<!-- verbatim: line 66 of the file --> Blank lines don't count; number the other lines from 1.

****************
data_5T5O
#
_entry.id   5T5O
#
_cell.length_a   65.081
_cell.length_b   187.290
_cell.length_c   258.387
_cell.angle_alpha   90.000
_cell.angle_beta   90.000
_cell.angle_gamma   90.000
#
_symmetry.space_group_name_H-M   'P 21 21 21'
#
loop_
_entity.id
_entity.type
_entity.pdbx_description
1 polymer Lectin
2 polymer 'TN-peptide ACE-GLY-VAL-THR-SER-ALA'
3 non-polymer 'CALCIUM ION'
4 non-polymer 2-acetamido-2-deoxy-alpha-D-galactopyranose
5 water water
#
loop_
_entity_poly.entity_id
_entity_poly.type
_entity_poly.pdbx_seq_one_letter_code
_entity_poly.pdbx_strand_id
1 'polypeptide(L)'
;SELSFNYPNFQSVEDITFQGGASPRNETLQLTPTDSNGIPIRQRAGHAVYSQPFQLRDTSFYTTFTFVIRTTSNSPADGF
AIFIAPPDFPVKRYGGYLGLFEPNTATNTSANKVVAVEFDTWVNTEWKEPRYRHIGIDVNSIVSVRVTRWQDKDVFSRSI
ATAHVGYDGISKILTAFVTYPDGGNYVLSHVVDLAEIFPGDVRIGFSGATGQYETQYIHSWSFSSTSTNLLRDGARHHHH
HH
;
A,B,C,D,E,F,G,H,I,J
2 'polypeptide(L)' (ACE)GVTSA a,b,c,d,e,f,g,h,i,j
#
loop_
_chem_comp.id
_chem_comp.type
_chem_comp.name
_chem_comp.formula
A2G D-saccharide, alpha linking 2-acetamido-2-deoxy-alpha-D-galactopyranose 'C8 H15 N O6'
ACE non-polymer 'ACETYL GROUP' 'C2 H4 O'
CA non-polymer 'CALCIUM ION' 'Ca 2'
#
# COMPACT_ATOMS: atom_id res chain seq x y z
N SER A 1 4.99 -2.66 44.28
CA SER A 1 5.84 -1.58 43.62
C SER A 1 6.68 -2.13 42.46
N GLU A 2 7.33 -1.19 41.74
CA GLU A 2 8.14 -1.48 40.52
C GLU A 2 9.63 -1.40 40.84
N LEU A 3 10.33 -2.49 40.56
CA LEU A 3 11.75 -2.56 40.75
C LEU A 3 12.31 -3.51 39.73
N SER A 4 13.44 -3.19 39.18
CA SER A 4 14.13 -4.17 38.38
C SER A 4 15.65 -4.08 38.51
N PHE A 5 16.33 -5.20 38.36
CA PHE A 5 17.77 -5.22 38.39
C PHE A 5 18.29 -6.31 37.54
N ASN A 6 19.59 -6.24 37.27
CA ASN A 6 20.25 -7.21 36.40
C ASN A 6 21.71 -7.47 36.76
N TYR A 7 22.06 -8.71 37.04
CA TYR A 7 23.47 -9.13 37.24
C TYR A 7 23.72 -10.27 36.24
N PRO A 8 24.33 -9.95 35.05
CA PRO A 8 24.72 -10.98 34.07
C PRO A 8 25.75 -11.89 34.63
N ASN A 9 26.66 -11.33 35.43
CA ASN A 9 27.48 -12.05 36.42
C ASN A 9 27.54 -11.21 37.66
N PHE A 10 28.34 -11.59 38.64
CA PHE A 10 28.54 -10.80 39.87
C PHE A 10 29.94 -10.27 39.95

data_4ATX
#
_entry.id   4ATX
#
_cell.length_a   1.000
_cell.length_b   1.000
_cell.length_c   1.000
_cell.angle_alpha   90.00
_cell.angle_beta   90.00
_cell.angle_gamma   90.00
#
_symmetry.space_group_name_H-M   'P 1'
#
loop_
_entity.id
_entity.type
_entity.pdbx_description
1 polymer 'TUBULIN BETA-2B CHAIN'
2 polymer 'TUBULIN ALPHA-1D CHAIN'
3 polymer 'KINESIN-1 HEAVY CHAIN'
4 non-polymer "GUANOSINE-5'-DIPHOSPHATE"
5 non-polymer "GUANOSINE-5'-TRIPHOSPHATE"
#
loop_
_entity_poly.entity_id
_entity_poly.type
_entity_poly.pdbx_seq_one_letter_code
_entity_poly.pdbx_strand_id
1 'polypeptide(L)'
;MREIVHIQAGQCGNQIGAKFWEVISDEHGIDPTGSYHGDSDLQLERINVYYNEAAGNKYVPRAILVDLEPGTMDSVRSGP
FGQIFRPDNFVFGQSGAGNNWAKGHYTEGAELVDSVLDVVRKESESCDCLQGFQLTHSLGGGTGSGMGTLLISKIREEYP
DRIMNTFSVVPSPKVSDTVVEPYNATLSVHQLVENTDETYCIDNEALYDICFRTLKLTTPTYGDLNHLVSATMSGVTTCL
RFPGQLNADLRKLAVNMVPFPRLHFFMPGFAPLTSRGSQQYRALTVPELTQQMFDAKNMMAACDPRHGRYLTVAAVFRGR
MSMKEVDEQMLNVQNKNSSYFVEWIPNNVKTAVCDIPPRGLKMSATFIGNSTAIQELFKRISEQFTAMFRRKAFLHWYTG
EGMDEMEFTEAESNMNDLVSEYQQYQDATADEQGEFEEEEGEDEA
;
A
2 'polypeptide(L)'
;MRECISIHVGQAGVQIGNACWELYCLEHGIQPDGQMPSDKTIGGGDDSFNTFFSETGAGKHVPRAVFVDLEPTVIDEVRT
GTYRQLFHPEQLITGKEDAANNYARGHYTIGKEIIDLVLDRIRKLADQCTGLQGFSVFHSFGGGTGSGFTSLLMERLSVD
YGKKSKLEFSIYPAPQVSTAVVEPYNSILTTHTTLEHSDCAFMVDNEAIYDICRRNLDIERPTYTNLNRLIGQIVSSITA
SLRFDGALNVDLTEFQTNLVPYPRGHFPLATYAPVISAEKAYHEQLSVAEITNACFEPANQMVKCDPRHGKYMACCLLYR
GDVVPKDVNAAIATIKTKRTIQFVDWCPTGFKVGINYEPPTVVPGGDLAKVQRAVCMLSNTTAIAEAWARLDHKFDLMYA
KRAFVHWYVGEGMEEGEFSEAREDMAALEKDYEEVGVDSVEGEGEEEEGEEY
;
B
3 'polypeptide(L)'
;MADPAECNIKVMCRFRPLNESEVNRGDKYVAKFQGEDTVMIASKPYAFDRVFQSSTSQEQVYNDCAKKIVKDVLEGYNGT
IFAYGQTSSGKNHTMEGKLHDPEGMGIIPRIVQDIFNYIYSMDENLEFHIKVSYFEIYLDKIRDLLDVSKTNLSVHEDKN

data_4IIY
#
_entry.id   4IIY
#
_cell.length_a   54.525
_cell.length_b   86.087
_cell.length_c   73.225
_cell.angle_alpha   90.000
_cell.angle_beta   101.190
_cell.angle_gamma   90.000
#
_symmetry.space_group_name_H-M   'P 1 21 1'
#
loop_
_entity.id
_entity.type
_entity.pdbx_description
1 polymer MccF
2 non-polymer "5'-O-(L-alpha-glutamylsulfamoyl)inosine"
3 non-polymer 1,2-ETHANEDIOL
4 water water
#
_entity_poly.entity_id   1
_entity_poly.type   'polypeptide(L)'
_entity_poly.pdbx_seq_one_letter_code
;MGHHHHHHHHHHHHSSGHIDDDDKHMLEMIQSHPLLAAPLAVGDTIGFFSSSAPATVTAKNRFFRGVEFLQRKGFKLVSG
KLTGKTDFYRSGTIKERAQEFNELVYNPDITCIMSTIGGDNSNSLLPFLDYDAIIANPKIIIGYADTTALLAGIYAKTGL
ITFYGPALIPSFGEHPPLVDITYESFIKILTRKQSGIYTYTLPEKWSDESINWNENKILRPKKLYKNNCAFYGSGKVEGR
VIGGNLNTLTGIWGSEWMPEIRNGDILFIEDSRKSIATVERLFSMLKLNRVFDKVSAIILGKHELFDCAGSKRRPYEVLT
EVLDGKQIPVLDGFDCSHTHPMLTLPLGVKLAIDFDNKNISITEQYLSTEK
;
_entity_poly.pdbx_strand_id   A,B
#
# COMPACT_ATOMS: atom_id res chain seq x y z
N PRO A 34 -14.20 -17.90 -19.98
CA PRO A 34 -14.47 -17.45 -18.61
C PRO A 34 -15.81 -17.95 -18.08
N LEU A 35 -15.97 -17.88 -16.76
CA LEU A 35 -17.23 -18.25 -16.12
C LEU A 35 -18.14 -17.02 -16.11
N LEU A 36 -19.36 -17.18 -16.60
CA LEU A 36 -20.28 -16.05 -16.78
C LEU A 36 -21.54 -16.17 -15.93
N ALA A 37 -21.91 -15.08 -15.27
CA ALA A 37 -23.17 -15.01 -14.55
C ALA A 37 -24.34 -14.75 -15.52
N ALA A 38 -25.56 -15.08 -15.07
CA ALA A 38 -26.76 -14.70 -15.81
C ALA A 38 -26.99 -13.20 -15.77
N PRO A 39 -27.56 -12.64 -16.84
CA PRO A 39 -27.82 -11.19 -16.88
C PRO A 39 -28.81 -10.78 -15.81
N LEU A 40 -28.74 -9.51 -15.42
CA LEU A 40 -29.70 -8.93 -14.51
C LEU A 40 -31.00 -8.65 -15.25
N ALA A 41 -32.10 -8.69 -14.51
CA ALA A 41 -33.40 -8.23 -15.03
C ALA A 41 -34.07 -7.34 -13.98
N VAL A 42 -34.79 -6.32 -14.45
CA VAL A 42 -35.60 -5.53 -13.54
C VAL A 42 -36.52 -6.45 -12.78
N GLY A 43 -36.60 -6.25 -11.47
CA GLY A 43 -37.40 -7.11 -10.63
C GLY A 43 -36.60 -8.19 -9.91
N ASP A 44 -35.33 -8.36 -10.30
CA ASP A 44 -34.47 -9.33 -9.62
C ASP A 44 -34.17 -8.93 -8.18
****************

N TYR A 7 22.06 -8.71 37.04